The largest municipality in Belgium, Brussels has a reputation as more of a place to go for work than leisure. Before visiting, I had been told that it was boring. But there’s actually a ton of fantastic restaurants, bars, shopping and interesting cultural attractions in a city that, in my opinion, people have unfairly called lame for far too long.
As the administrative center of the European Union, Brussels, which is positioned halfway between France and Germany, exudes quite an international feel. In comparison to other cities in Belgium such as Antwerp and Ghent, you’ll hear far more French (and, from my personal experience, English) spoken than Dutch. Plus, it’s full of excellent food from all around the world, beautiful architecture and museums that outclass many major metropolitan areas across the continent.
So whether you’re planning on a standalone city break, tacking on a few days at the end of a broader Belgium itinerary or have a weekday conference and want to extend through the weekend, Brussels really does have the capacity to charm if given the chance.
How to Get There
Brussels is centrally located and accessible via train from all over Western Europe (for reference, it’s only 1 hour and 22 minutes from Paris), which makes it an ideal weekend destination. It’s also home to the largest airport in Belgium, with many direct international flights from the United States.
Where to Stay in Brussels
Most visitors come to Brussels for business — or, at least, the hotel scene gives that impression with big-name chains dominating. However, folks venturing to the city for leisure or those on a corporate trip who would rather stay somewhere a bit more boutique do have a few really nice choices.
Guests who expect five-star everything tend to favor Hotel Amigo, an elegant Rocco Forte property that’s just steps from the Grand-Place. The polished rooms and suites, upscale ambiance and stellar service earn it the distinction of the most luxurious lodging in the city. Bar A is a glamorous yet relaxed spot for a Belgian beer break between sightseeing or a barrel-aged Negroni nightcap.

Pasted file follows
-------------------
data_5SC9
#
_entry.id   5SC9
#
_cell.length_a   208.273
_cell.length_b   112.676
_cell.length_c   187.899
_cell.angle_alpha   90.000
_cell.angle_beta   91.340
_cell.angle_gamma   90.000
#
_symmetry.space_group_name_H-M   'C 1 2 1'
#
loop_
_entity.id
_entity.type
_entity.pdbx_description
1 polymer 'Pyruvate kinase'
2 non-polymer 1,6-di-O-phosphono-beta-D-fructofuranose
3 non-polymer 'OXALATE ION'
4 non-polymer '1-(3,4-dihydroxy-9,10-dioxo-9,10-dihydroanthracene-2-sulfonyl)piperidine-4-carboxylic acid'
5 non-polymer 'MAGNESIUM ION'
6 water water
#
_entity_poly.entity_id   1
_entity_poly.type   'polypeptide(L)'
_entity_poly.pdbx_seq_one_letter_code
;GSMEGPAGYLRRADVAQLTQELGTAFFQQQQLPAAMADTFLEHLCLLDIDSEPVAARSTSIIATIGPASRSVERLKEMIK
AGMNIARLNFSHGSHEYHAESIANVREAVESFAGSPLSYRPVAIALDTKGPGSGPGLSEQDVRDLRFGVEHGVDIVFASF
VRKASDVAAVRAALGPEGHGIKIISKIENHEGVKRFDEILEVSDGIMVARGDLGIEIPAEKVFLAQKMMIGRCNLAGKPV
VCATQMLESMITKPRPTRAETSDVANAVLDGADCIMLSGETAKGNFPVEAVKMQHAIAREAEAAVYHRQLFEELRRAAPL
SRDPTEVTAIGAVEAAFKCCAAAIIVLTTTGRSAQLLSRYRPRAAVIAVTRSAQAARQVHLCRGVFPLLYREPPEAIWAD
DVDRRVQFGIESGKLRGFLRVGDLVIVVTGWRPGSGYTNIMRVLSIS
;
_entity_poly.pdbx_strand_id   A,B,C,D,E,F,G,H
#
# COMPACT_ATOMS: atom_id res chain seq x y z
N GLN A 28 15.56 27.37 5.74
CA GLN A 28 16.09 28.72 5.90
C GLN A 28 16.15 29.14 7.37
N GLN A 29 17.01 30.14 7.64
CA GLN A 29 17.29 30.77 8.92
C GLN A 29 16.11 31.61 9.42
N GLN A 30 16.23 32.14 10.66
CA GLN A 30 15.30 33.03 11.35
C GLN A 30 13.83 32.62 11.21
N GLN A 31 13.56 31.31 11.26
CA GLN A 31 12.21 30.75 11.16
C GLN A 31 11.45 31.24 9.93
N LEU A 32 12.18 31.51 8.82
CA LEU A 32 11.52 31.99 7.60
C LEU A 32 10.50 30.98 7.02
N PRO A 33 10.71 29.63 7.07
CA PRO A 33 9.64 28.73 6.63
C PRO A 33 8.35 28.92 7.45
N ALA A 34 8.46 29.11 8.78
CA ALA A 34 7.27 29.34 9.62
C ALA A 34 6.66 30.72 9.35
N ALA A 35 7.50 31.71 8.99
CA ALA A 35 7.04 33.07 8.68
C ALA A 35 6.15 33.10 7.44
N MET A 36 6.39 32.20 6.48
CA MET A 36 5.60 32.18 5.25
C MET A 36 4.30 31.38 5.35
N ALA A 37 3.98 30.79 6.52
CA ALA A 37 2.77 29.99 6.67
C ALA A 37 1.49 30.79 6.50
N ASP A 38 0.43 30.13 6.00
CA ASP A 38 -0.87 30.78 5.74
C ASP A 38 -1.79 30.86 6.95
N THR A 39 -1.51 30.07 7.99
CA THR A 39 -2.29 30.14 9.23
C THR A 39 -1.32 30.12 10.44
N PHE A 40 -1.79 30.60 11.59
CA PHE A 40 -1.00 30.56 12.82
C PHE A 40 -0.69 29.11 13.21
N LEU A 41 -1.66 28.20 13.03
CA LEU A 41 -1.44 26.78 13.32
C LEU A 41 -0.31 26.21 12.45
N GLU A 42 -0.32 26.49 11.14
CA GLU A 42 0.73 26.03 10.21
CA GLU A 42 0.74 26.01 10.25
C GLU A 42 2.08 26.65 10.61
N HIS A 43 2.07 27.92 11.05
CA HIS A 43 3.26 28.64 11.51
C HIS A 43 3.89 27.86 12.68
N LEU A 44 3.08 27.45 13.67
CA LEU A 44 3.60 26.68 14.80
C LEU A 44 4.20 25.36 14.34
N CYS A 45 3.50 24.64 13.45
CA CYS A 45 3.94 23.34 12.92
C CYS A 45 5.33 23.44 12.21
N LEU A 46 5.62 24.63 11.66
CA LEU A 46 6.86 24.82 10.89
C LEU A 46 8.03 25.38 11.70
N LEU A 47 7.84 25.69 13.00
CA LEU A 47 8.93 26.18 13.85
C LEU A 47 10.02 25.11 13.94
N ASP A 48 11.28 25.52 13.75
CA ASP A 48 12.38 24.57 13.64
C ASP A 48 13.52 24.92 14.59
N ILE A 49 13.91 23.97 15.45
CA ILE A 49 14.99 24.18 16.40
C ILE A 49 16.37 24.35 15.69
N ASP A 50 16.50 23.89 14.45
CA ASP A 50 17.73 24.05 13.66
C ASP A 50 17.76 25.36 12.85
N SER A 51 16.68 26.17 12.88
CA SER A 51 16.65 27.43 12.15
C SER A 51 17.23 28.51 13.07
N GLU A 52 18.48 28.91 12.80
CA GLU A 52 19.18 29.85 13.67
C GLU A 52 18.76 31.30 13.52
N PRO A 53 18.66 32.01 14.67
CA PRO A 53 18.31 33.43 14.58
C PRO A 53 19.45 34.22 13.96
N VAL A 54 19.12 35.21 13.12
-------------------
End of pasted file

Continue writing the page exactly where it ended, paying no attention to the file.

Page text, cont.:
The words intimate, charming and stylish define Juliana Hotel Brussels. A sojourn at this jewel tone-draped member of Small Luxury Hotels of the World in Place des Martyrs means savoring Belgian delicacies, unwinding in character-rich accommodations and taking a dip in the turquoise pool.
Located a five-minute walk from Brussels Central Station. The Dominican is a smart four-star hotel built on the site of a 15th-century abbey. With warm rooms, a stylish bar, a show-stopping restaurant that puts out a plentiful breakfast buffet every morning and meeting spaces, it’s an excellent choice for both business and leisure travelers.
How to Spend a Perfect Holiday Weekend in DüsseldorfThis German city has a snowstorm of festive markets, a traditional Japanese food scene and the longest bar in the world
What to Do in Brussels
The grandeur of the architecture and cultural institutions in Brussels really impress. Some of the most striking landmark buildings surround the Grand-Place (Grote Markt in Dutch). Built in the Brabantine Gothic style, Town Hall shines as the crown jewel of the central square. Visitors can do guided tours of the interior and marvel at the many sparkling chandeliers. Maison des Ducs de Brabant appears to be a single neoclassical facade. But in reality, it’s an ensemble of seven houses. Finished in 1536 and remodeled in 1873, the ornate Maison du Roi contains the Museum of the City of Brussels.
On the topic of world-class museums, the Royal Museums of Fine Arts of Belgium is a must for art lovers. The internationally renowned Musical Instruments Museum shows off a collection of over 8,000 instruments. The regal Royal Palace of Brussels opens to visitors in July and August. During the warmer months, the botanical garden turned urban park also attracts locals and out-of-towners with its winding paths, lawns and manicured flower beds. It’s lovely from April to June when some 40 varietals of iris bloom.